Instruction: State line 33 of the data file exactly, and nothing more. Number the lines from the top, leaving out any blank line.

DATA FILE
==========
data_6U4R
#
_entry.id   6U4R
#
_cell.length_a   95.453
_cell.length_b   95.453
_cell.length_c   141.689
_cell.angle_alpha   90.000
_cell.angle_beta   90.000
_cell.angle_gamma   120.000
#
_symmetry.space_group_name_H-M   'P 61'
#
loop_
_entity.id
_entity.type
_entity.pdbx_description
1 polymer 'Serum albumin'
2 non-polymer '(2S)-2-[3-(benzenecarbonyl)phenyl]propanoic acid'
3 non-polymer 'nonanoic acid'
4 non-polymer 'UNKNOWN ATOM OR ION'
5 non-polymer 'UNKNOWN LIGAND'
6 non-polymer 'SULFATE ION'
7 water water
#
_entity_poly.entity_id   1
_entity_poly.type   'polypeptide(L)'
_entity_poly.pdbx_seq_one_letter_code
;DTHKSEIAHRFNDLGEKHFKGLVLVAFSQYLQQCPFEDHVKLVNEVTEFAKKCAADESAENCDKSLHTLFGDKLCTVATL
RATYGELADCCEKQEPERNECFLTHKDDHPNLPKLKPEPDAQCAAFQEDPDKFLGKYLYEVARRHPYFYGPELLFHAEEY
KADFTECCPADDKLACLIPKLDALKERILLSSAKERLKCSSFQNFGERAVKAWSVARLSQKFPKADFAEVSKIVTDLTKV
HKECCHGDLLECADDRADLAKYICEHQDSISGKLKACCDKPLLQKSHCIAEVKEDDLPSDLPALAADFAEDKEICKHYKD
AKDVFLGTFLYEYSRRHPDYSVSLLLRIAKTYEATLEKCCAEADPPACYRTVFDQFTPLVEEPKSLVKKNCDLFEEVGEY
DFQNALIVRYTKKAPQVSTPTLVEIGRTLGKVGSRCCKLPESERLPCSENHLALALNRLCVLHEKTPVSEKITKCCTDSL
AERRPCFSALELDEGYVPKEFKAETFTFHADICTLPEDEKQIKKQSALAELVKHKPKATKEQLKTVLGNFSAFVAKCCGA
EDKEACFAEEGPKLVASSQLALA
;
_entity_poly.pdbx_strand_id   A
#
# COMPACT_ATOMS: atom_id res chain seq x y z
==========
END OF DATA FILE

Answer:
AKDVFLGTFLYEYSRRHPDYSVSLLLRIAKTYEATLEKCCAEADPPACYRTVFDQFTPLVEEPKSLVKKNCDLFEEVGEY